Are you ready for a sneak peek at Mathilda? I'm so excited for you to read it.
Southampton, United Kingdom April 1912
Mathilda Weston giggled and pointed to the newspaper. “Here’s another one. Successful shopkeeper looking for a bride who can work sums and be mother to a young child.”
“That’s hilarious. He has to ask for a woman who can do sums? My, my, he set his standards high,” Mathilda’s older sister, Louise, rolled her eyes and set down her teacup.
“Not every woman can be as successful in marriage as you will be,” Mathilda said, momentarily slumping in her chair. She frowned while stirring a lump of sugar in her tea, watching the sweetness dissolve.
It had been a while since she’d had sugar in her tea. She and Louise barely had enough money to survive on. They couldn’t afford extravagances, even though growing up, they’d had as much sugar in their tea as they wanted. She wasn’t looking forward to going home.
Mathilda eyed the sugar cookies in front of her on a China plate with pink roses, then reached for one. “Do you think I’ll ever be, Lou?”
Louise raised a perfectly arched brow and replied, “Not if you don’t improve your posture and your attitude. Really, Mattie. You’d think you never had a governess.”
Mathilda straightened her spine and looked at the newspaper again, taking a tiny, ladylike nibble of her cookie. “This one is terribly amusing, Louise. I suspect it will make you laugh.”
“I doubt that,” Louise said, her face schooled in a haughty expression. Then her eyes twinkled. “Try me.”
“Wanted,” Mathilda read, “a wife who can skin a hog and pluck a chicken faster than I can.” She looked up just in time to see her sister’s tips twitch. “I almost made you smile!”
Louise leaned forward and looked at the paper. “Some of these are terribly sad. Look at this one.” Clearing her throat, she read, “I am young and have no fortune other than that of my good looks and disposition. In me you will find a loyal wife, should you treat me kindly.”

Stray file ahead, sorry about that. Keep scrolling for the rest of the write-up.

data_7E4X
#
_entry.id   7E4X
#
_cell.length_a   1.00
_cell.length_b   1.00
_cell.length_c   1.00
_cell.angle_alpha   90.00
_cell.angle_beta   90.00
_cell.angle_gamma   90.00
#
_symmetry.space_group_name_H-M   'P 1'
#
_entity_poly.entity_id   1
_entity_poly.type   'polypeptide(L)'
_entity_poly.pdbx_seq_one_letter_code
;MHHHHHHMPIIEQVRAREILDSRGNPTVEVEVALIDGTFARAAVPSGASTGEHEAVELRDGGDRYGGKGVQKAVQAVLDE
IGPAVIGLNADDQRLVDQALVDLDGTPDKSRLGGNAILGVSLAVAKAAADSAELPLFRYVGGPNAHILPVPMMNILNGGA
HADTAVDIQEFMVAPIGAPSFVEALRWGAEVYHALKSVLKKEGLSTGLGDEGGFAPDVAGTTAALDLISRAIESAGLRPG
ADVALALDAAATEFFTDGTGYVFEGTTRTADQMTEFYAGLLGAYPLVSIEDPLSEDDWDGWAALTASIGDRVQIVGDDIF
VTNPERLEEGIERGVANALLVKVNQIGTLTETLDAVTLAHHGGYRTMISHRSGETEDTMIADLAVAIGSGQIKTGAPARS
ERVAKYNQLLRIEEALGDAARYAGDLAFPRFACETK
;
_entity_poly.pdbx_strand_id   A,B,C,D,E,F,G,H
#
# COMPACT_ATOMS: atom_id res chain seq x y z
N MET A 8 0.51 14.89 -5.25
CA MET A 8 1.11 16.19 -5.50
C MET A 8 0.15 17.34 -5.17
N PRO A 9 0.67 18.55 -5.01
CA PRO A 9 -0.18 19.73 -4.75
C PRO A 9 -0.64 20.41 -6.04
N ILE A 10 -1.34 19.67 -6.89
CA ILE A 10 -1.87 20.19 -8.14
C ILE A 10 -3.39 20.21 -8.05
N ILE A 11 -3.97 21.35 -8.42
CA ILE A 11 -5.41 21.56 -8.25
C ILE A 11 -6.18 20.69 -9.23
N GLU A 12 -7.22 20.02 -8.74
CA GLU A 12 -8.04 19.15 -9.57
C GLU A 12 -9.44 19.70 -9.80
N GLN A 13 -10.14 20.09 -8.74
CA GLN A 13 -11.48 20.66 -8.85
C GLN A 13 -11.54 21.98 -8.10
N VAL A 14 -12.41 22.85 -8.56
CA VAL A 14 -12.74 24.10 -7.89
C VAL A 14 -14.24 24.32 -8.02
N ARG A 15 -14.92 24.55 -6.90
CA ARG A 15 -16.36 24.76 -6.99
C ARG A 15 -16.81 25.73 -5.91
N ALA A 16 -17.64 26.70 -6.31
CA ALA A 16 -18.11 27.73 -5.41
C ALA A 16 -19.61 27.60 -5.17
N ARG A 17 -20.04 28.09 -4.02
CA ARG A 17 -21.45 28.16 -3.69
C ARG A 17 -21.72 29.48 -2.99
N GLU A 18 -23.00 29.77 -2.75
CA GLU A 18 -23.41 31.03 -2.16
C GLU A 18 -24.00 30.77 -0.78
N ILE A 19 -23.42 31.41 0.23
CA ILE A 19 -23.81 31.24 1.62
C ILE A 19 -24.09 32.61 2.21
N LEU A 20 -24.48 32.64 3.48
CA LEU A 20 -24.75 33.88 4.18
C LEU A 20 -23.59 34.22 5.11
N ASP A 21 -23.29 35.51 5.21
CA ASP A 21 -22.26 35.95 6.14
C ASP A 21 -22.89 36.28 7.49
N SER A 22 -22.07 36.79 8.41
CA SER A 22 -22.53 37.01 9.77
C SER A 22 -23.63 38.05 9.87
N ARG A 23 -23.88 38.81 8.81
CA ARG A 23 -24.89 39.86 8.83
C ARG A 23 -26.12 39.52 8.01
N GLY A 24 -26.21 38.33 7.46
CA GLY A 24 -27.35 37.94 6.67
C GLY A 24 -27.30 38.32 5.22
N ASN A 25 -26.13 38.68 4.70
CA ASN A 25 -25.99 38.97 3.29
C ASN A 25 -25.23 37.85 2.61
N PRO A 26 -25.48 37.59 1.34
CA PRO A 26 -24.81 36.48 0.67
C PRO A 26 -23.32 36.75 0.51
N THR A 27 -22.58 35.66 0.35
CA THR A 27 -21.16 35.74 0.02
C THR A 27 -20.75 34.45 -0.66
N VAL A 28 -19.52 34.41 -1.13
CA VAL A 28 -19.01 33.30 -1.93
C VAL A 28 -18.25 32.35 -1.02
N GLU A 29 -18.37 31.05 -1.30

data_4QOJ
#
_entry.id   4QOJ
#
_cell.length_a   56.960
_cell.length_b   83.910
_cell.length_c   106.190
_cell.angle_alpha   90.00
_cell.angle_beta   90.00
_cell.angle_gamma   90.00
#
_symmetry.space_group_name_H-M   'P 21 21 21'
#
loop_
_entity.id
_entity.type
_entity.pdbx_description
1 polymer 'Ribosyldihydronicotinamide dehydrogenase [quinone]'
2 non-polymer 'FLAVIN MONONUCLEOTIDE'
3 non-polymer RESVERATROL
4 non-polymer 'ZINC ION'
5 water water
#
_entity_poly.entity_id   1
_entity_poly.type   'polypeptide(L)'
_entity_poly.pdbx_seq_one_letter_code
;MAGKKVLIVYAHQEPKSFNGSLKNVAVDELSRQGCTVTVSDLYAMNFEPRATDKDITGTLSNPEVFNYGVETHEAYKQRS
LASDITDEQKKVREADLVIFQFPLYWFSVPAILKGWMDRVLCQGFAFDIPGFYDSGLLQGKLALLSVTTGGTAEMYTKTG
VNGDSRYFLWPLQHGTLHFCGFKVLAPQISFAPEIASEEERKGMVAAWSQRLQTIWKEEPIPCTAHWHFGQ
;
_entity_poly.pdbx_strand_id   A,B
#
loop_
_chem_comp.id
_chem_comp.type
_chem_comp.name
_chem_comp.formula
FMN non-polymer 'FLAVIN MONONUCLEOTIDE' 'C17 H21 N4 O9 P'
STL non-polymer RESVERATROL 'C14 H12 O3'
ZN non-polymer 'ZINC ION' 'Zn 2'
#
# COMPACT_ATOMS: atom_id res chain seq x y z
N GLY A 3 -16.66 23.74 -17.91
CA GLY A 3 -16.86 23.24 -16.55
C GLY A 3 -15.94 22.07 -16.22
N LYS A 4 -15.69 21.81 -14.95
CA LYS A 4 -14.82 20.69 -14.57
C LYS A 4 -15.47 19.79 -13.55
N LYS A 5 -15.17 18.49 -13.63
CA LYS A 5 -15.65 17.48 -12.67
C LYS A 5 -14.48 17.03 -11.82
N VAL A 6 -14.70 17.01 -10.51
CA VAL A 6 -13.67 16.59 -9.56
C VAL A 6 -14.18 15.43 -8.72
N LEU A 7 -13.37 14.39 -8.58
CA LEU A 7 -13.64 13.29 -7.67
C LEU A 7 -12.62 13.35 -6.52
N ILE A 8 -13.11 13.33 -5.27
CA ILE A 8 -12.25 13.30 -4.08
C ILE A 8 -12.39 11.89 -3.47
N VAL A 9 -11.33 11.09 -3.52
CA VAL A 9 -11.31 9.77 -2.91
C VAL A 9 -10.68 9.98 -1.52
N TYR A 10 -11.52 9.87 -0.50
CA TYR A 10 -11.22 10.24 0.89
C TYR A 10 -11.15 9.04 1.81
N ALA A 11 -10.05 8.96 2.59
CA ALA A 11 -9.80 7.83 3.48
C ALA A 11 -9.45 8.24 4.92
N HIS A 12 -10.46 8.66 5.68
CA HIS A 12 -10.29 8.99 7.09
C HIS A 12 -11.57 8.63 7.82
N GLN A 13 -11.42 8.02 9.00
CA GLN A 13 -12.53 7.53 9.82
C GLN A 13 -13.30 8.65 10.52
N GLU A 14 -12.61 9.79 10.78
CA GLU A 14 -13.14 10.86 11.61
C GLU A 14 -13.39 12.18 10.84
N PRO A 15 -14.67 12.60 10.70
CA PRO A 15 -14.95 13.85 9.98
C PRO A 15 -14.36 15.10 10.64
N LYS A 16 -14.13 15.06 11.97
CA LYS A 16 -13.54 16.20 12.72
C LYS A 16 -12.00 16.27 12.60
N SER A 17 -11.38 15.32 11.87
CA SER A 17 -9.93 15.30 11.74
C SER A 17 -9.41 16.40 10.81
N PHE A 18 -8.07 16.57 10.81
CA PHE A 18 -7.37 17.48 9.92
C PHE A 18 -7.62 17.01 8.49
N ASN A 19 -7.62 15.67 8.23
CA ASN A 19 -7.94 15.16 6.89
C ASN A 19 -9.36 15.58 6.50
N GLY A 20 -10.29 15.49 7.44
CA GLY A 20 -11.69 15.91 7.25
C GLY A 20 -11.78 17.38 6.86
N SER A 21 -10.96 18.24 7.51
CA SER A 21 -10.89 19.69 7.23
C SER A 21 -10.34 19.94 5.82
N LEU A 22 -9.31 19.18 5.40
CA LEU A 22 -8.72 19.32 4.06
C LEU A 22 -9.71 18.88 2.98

Mathilda sighed deeply. “Oh, that is sad. What kind of a woman would take out an advertisement to become a mail-order bride?”
The parlor door opened, and a hotel maid walked in. “Miss,” she said, dropping a curtsy to Louise. “Mr. Hillcock is here.”
“Thank you,” Louise said, and waved the maid away. She stood and looked at her reflection in the large mirror over the hotel suite’s mantle. Adjusting the ribbon at her throat, the last of her jewelry having been sold the year before, she turned this way and that, then nodded to her sister.
“I’ll show him in,” Mathilda said, rising from her seat. As she left, she noticed her sister taking a casual pose in one of the overstuffed chairs. Though Louise wouldn’t admit it, Mathilda knew her sister was nervous. Their jesting at the newspaper had merely been a diversion.
Mathilda was more than a little curious to let in Mr. Hillcock. This would be her first look at her sister’s husband to be. He was doing a business deal in Southampton, England, and had sent for Louise to be wed there, instead of their home in South Carolina. They’d be honeymooning on the Titanic, set to sail the following day. The wedding would be simple, done before embarking in the hotel room by a Justice of the Peace he knew.
Mathilda was terribly jealous. Not so much of the wedding, she knew it would be a rushed, unlavish affair, but for what came after. The ship!
The Titanic was the talk of every newspaper and person. It had been for months! She wished she could go along.
Though she was her sister’s chaperone until the wedding, once her sister married, Mathilda was to set off back home with a hired matron as a chaperone. It was going to be a long journey, coach each leg of it, and likely unexciting. No large ship for her, no new start to life. No rich husband.
Instead, there would be a quiet and crumbling home filled with dusty relics from the trips her father had taken while he was alive, empty halls, and trying to make their funds last until she was married to a wealthy man herself.
As she envisioned the house she and Louise had grown up in, she thought perhaps she’d go through and discard the more ghastly of the artifacts still there. Like the mummified…something, from a native tribe Father brought back excitedly. Perhaps she could even sell some of them.
Mathilda shivered. She was but a young girl at the time when the object was brought home and terrified her, but even now, as a young woman, she avoided that particular display in the house. The amusing thing is, their father didn’t even know what it was. Neither he nor his guide understood the language spoken by those who sold it to him. For all she knew, it could be a tree branch wrapped in cloth.